D. 1876. 1. 193 Case De Gallifet v. Commune de Pélissanne
06 March 1876
Translated by:
Tony Weir
Professor B. S. Markesinis

[In 1567 Adam de Craponne constructed a canal in Pélissanne, whose inhabitants contributed towards the cost, and formally undertook to maintain it against a payment of three sols for every two hectares irrigated by the farmers of the commune. As time went by, this sum became derisory and out of all proportion to the cost of maintaining the canal, so the heirs of Adam de Craponne sued for an increase and the lower court granted it. The inhabitants sought review.]

The Court:

In view of art. 1134 Code civil;

Given that since this article simply repeats established principles as to contractual obligations which have always been followed, its application to the present contract is not affected by the fact that it was formed prior to the promulgation of the Code; given that the rule it enacts is general and absolute, applicable to all contracts, including those to be performed at successive periods, and that it is no part of the function of courts, however equitable it may seem to them, to modify the parties' agreements in the light of changing times and circumstances or to substitute new terms in the place of those freely accepted by the parties;

Given that in deciding otherwise and raising to 30 centimes for the period 1834 to 1874, and from then onwards to 60 centimes the sum per unit of irrigation on the basis that the original sum of three sols fixed by the contracts of 1560 and 1567 was no longer in relation to the cost of maintaining the canal de Craponne, the decision under review has manifestly violated article 1134.

For these reasons QUASHES the decision of the Court of Appeal of Aix-en-Provence.

Subsequent Developments

This note on subsequent developments reflects the legal situation as of October 2004.

Civ 6 March 1876: article 1134 applies even to contracts prior to the promulgation of the Code civil, the performance of which would extend to different eras. The courts cannot - even in the interest of equity - take into consideration the time and circumstances in order to modify these agreements, and to substitute new clauses for those which have been freely accepted by the contracting parties. Case law maintained.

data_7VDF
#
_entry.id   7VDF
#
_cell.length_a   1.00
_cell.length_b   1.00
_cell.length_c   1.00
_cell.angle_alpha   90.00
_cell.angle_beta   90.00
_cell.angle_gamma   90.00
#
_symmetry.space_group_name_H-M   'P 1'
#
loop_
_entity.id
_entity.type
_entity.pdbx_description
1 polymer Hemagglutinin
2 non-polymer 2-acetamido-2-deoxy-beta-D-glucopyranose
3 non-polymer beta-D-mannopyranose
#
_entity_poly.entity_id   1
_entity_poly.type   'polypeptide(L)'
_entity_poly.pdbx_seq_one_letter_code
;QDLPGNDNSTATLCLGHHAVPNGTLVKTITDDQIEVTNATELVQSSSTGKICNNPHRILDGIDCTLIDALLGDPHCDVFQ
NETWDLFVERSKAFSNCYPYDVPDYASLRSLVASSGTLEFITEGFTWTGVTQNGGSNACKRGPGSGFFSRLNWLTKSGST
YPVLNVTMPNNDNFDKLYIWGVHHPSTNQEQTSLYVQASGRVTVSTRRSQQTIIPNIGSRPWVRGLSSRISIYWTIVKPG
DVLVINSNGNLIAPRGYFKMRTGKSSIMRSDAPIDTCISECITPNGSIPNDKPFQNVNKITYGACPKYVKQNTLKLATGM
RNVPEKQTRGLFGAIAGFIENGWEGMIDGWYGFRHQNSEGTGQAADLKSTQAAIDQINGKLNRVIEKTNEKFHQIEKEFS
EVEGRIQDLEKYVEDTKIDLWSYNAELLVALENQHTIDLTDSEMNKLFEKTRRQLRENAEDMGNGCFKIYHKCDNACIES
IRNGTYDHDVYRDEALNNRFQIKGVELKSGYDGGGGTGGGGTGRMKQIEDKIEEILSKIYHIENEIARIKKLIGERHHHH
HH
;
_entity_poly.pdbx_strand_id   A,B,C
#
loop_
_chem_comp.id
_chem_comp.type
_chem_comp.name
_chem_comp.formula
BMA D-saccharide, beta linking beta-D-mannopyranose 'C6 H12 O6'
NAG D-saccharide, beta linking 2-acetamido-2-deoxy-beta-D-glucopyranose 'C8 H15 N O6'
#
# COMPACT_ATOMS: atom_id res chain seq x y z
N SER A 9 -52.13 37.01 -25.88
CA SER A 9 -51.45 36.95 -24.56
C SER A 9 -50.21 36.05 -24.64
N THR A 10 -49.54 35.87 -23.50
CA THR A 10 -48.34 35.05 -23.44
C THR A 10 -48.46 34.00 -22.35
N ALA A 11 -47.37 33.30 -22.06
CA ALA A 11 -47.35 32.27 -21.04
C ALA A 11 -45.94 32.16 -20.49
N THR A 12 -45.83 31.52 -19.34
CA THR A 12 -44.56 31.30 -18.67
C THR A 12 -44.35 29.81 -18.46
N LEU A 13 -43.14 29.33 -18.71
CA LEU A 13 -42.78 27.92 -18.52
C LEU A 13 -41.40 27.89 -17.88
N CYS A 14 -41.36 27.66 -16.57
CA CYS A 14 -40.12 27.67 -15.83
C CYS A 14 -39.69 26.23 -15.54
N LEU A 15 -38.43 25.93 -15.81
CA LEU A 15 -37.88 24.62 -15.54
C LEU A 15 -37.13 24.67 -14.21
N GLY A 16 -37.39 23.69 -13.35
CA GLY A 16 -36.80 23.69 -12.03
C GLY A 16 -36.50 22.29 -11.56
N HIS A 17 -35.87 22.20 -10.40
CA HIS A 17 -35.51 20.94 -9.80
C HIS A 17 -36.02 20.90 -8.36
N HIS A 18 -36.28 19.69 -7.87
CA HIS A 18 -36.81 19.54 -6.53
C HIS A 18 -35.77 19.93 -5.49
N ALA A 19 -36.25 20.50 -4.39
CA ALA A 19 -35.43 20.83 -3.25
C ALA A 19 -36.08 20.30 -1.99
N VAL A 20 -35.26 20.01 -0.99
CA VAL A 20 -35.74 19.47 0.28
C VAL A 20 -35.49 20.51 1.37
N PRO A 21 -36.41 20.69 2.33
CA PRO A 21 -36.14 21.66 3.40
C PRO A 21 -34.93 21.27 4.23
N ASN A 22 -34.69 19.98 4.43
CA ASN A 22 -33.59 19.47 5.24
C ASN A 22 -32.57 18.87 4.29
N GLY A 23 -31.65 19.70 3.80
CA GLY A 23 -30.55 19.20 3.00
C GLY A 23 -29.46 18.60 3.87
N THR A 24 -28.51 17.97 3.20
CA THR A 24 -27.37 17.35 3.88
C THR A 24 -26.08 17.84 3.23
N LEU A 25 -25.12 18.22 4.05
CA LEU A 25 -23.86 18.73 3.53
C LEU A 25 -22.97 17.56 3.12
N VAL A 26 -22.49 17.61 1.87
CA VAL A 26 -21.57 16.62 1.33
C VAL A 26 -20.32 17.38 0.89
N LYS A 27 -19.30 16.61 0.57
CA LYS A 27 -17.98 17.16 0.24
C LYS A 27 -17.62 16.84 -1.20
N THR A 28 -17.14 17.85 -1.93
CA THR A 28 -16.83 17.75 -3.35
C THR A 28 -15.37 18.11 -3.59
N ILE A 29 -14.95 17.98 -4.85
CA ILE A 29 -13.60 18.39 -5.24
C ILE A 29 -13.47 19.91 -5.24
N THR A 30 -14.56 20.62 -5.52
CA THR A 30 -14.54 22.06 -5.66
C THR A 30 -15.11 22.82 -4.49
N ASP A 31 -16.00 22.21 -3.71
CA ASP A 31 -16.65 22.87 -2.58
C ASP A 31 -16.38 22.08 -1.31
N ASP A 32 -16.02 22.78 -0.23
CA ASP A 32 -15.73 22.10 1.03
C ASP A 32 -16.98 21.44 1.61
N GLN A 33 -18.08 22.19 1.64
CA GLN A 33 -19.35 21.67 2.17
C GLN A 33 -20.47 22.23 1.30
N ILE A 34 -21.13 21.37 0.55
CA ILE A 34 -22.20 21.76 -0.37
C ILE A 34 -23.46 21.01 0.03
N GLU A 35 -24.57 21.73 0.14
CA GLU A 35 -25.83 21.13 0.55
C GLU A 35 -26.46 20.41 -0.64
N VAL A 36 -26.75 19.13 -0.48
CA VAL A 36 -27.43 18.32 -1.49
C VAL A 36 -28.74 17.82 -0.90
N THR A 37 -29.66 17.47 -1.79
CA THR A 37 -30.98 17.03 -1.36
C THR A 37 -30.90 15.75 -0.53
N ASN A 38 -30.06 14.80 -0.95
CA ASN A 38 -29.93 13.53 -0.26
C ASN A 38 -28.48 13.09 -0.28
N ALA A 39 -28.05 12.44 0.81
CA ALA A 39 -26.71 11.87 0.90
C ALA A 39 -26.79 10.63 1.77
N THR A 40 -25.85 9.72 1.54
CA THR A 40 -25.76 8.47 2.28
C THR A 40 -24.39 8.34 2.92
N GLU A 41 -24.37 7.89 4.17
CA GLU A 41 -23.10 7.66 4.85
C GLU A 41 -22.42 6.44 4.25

Cf Yves Picod, op cit, nos 32 to 35: The traditional refusal by the Cour de cassation to accord the judge power to revise the conditions of performance of a contract in the case of disruption to the economic circumstances is a good indication of the judicial will to respect the law the parties have made for themselves. By this judgment, the Cour de cassation recalls that no considerations of equity can permit modification of a contract in case of change of circumstances. (Cf refusal to take account of inflation following on the First World War, Civ 6 June 1921). This case law has continued since, in various areas: cf Com 18 December 1979, Bull no 339 ("a court of appeal cannot, on the basis of new economic circumstances, fix the rate for a warehousing contract of indeterminate duration in terms of a "just price", when the agreement did not provide for modification of the rate of payment for deposit") or Civ 3, 30 May 1996 (unpublished, pourvoi no 9415828). Again, when the parties have signed a contract of sale (or any other contract requiring a determined or determinable price) and omitted to state the price, the judge cannot take the place of the parties in determination of this price (Civ 1, 18 July 1979, Bull no 220 and Com 29 June 1981, Bull no 298). This solution nevertheless admitted of certain deviations in statute (cf art 1152 para 2 and 1244-1 of the Code civil) and in case law. The Cour de cassation thus allows the substitution of the method of performance provided for in the contract by another method better adapted to the new circumstances (Civ 1, 8 January 1980, Bull no 15; 19 January 1988, Bull no 12), in the same way as it recognises, in order to preserve the contractual bond, that the judge has a certain power of substitution (Civ 1, 9 November 1981, Bull no 332 and Civ 3, 22 July 1987, Bull no 151). Finally, for certain authors (cf "Les grands arrets de la jurisprudence civile" (Leading judgments in civil case law), no 163), "the development of the powers of the judge in cases of determination of price, which follows from judgments given by the Assemblee pleniere on the 1 December 1995, creates a favourable context for acknowledgement of revision for imprevision (restoration of contractual equilibrium, in response to unforeseeable events). Certain recent decisions can be understood as a first step in this direction. In the famous Huard judgment (Com 3 November 1992, cf infra), the Cour de cassation approved the decision of the Paris court which considered that in the case of a change of circumstances exposing a distributor to increased competition, the supplier was obliged by the requirement of good faith to negotiate with the distributor an agreement of commercial co-operation in order to permit him to compete with his rivals".

Translation by Mr Raymond Youngs

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